Month: May 2010

Retrieve the kids day

Four hours of plane travel and three hours of solo driving was almost enough time for me to index all the thoughts and experiences I had at Penguicon. Throughout the convention my brain kept grabbing things and storing them for examination later. In my regular life this system works very well. But one of the few things the convention lacked was contemplative time. As a result my thought storage buffer was packed too tightly for me to see anything. I had to sit staring at nothing, listening to nothing, waiting for things to drift across the middle, then I’d scribble them down in my notebook. I call it stalking my brain. It is interesting for me to flip through the book and see how the early pages are all fragments, but the last pages are coherent thoughts with the beginnings of analysis. It is all indexed and noted. Over the next week I’ll be either putting things into use or long term storage.

The kids pile-hugged me as soon as they realized I had arrived. I can’t think of a happier place than the middle of that hug, no matter where that hug may takes place. The only thing it lacked was a Howard. He stayed home to sleep off the convention so he can get back to work tomorrow. I’ll be sleeping off convention slowly over the course of the week, while also trying to wrap my head around May’s list of things.

After the first hug, the kids went back to their movie while I visited with my sister-in-law. Occasionally they would come for more hugs. I watched them. They were glad to see me, glad to be going home, but there were no signs of stress. My trip away was actually beneficial rather than the reverse. The bonds between them are stronger and they have a little more confidence in their eyes. This was really good to see, because I received a couple of mid-convention phone calls from tired kids which had me concerned. They definitely had some child sized crises while I was gone, but they banded together and managed them without Howard or me there.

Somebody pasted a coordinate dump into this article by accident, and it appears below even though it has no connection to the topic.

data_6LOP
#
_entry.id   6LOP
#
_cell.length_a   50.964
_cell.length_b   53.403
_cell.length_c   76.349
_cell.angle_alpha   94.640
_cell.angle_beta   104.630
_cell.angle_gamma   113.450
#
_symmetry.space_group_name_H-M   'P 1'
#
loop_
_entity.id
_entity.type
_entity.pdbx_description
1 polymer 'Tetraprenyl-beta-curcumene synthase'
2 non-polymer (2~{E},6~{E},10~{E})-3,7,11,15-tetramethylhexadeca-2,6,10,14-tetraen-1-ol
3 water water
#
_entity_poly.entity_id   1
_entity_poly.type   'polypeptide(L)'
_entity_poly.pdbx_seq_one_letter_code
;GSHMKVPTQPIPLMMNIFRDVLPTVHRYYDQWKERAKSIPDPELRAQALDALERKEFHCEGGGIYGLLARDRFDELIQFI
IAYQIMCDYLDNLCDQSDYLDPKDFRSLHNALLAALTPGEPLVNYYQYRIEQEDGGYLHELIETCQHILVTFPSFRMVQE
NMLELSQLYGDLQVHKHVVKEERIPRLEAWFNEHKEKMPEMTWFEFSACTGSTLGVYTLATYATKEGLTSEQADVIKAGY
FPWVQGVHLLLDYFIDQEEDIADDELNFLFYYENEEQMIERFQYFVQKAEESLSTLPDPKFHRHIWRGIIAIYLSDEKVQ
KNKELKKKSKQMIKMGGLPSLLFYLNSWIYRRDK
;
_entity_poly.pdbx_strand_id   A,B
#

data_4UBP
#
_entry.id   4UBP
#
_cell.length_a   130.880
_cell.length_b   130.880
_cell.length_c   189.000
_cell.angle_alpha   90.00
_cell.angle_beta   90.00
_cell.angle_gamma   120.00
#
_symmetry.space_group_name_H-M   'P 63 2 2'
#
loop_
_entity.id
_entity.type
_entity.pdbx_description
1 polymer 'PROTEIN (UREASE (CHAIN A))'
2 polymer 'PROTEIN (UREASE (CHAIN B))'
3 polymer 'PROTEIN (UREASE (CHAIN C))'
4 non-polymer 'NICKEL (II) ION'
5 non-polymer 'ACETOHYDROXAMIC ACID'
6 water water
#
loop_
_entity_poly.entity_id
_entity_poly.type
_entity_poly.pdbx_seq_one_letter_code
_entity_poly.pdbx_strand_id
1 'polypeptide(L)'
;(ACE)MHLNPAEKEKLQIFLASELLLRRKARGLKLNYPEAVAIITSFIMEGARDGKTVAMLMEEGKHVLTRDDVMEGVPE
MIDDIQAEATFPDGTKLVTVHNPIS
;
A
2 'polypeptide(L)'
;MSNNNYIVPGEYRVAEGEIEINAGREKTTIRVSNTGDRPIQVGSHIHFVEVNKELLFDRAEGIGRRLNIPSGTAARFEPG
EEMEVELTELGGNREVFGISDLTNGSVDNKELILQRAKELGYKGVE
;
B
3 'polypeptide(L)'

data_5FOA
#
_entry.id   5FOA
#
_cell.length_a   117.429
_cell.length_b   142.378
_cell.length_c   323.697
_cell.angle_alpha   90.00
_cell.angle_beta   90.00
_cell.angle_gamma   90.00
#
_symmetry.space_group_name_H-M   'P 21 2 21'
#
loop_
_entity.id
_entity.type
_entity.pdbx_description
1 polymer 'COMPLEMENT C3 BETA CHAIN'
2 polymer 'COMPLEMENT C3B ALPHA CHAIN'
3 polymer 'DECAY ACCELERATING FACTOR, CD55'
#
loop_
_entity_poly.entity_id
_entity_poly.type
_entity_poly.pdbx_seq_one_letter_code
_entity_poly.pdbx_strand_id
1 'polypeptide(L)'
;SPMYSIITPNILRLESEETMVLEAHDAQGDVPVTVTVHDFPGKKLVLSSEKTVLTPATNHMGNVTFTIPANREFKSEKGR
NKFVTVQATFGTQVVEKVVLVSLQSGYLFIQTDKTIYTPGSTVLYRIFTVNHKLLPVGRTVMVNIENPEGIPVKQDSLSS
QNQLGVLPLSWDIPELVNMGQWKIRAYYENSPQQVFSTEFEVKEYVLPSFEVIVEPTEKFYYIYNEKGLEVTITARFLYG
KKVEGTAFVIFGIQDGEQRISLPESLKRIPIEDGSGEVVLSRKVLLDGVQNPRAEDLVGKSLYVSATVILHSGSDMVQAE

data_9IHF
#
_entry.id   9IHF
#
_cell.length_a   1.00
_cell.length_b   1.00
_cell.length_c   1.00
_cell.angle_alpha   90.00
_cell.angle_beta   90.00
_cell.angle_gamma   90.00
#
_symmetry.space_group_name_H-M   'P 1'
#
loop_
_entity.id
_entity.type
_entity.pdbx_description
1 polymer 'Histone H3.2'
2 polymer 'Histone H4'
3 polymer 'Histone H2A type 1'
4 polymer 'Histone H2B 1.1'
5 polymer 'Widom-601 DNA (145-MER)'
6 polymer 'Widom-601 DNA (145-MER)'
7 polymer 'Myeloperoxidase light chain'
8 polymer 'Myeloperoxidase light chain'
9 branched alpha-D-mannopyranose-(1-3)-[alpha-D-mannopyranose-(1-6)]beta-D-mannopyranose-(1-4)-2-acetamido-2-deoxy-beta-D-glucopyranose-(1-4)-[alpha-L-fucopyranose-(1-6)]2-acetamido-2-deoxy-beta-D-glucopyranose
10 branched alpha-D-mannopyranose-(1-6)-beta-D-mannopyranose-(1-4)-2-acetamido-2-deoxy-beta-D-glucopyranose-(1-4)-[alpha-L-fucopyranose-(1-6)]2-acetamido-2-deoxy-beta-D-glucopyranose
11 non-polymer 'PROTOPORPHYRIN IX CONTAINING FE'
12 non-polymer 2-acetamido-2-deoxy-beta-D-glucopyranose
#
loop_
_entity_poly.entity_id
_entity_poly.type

The trip home was uneventful. Howard had dinner waiting for us, which was another reason we left him home. Now I have a front room full of luggage to sort and put away. In a short while I will need to gather the children and attempt to restore a normal bedtime so that we can get back into the swing of school tomorrow.


Home home home home home home home.

It even smells right.

Although the decision to turn off the heat while we were gone appears to have been a mistake. It began blowing snow shortly after we departed. Things were a bit chilly on our return, but they’re warming up nicely.


Tomorrow is retrieve the kids day.

The morning of the third day at Penguicon

I think it is a sign of a very good convention when I am so busy that I do not have time to blog. It means I am fully occupied with the present and not narrating it. But the absence of meta-examination in my life can only be a short term thing. It cuts me adrift from the things which center me. Just a moment ago I realized that today is Sunday and suddenly I longed to be at home attending church.

This convention has contained everything I hoped for and then some. I now have tucked away in my memory exactly the kinds of conversations that I used to covet when Howard would come home from conventions and describe them to me. They are mine and I shall treasure them because it will be a long time before I have a similar experience. The home conventions are like family reunions, comfortably and energizing. This one challenges me, makes me think, and lets me come to know people I’ve long admired.

I’m going to have a lot to unpack when I get home, and I’m not talking about luggage. I’m filling the edges of my brain without a chance to process anything. Time to get back to it, I have a panel soon.